Your time is a precious commodity so any marketing method that can work without regular input from you is worth exploring, even if the tradeoff is money (though I don’t believe in trading off more money than you’re earning back, so watch your bottom line carefully).
Low Level Book Promotion Techniques
If you look at my examples of high-level promotion, you’ll see they’re all about doing work today that continues to have a payoff down the line. I believe you can “make it” pursing nothing but two or three of those techniques, but most are the sorts of things that take time to build momentum. If you’re like me, and have the patience of a three year old, you may want to try some low level techniques to help sell books right now.
These methods require less work up front, but generally don’t have a lasting impact. They’re popular because they worked for enough authors early on that everyone holds out hope that they can still have a huge impact and rocket you up the bestseller list. There’s more noise out there today, though, and I’m skeptical that these techniques alone will work for most people.
That said, I certainly use them (usually when I don’t feel like working on something more demanding), and they can sell books in the interim. You may find a combination of techniques from both categories works well.
Posting on Facebook/Twitter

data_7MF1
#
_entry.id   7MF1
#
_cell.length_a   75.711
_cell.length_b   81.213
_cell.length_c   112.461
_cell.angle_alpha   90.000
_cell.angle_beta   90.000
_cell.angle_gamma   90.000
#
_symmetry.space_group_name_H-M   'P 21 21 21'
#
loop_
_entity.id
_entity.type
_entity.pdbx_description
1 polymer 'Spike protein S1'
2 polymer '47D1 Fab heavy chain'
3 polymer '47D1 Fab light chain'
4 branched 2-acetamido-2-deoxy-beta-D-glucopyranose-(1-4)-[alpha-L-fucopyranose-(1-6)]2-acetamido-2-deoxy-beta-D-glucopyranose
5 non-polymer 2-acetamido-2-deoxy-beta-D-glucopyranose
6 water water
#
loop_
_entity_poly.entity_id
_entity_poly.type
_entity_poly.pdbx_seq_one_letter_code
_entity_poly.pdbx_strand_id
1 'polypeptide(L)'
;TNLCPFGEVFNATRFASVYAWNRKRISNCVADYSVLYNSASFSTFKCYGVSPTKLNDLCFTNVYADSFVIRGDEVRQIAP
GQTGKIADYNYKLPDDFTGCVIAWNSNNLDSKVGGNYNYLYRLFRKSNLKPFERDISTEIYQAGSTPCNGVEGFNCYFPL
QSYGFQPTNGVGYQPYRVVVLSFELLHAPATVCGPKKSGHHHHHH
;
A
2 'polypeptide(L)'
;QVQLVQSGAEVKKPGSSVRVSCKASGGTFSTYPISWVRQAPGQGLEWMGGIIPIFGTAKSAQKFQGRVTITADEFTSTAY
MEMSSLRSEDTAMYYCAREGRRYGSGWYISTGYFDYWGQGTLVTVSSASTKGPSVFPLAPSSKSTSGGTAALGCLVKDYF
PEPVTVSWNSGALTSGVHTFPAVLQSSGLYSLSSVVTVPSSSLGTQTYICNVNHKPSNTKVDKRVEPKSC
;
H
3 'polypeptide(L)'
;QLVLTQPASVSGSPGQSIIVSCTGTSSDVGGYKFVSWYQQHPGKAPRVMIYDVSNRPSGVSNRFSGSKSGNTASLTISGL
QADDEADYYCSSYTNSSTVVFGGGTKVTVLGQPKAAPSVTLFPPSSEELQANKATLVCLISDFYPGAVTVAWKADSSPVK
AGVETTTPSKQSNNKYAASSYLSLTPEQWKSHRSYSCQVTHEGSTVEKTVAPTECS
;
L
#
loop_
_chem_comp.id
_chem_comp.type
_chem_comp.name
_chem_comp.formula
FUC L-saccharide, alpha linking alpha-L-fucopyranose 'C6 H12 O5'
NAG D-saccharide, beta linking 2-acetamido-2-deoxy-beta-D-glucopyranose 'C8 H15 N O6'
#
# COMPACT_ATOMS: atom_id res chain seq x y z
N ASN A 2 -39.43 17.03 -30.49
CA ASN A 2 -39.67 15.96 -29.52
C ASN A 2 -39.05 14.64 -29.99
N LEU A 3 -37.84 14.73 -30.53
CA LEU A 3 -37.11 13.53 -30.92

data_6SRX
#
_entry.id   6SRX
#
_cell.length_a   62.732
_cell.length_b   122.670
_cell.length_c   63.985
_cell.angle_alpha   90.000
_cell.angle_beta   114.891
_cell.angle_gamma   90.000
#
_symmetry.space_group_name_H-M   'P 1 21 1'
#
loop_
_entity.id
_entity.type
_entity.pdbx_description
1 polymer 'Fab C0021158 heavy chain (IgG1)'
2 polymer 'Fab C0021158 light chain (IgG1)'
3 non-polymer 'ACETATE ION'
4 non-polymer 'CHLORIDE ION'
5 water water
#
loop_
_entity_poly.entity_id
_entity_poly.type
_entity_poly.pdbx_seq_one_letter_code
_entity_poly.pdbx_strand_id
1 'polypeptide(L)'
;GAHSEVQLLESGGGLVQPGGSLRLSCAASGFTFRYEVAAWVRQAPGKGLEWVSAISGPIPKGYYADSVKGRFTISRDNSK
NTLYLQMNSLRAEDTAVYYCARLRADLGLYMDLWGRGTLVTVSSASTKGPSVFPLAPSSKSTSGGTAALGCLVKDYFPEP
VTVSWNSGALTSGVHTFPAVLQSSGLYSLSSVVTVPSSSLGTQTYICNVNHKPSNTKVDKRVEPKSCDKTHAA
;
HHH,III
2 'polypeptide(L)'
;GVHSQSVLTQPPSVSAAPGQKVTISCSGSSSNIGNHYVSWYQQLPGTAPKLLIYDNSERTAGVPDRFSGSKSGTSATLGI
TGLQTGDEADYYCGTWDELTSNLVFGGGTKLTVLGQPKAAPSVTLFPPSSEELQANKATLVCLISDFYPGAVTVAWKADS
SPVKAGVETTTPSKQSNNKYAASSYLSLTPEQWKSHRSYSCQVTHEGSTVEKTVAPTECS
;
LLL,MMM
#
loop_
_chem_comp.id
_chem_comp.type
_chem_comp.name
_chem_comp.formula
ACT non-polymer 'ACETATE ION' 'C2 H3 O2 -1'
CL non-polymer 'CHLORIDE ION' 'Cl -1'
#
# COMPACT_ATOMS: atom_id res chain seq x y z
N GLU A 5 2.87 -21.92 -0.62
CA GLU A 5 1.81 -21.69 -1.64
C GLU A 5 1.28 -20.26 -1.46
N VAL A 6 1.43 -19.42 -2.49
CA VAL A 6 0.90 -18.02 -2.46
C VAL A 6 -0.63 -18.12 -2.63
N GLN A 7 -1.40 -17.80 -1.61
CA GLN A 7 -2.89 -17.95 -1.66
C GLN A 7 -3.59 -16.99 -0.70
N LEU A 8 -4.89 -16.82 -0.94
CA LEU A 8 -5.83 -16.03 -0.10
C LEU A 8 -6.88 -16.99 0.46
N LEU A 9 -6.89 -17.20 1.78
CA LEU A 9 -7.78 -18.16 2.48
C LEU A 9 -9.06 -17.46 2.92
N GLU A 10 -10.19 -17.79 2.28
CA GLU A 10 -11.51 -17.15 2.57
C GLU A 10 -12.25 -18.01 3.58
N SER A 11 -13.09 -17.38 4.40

Fairly self-explanatory. Most authors who have success mix up their promotional posts/tweets with entertaining chatter and links to interesting articles, videos, cartoons, etc. Readers don’t join these services to be sold to, so you’ll probably get farther acting like a real person instead of a 24/7 sales pitch (who knew?).
Posting in Forums
While blatant self-promotion will get you “flamed” on a lot of forums, there are many places where you can hang out, chatting about books and e-publishing and the like, while including a “signature” with links to your books and/or author website/blog. If you’re into e-publishing, check out MobileRead.com, The NookBoards, and The KindleBoards. You may also try popular forums related to your genre (i.e. for fantasy authors, there are a couple of big steampunk ones out there). Make sure they allow a promotional signature.
Commenting on Blogs
Commenting on popular blogs where your target audience hangs out might get some folks to click on your name, which will lead them back to your website (or whatever link you leave — I’ve seen authors send people to their Amazon author pages).
The more interesting/relevant your comment, the more likely people will check it out. There’s also a lot to be said for being one of the first few to leave a comment (if you’re on a popular blog that regularly gets dozens of responses to posts), as most folks aren’t going to read through all the comments. On Blogger blogs, you can embed links (ie. to a blog post you wrote) into your message, though the site owner may be less likely to approve comments with self-promotional links.
That’s probably enough for today (congratulations if you’re still reading!). Do you have any thoughts on high vs. low level techniques?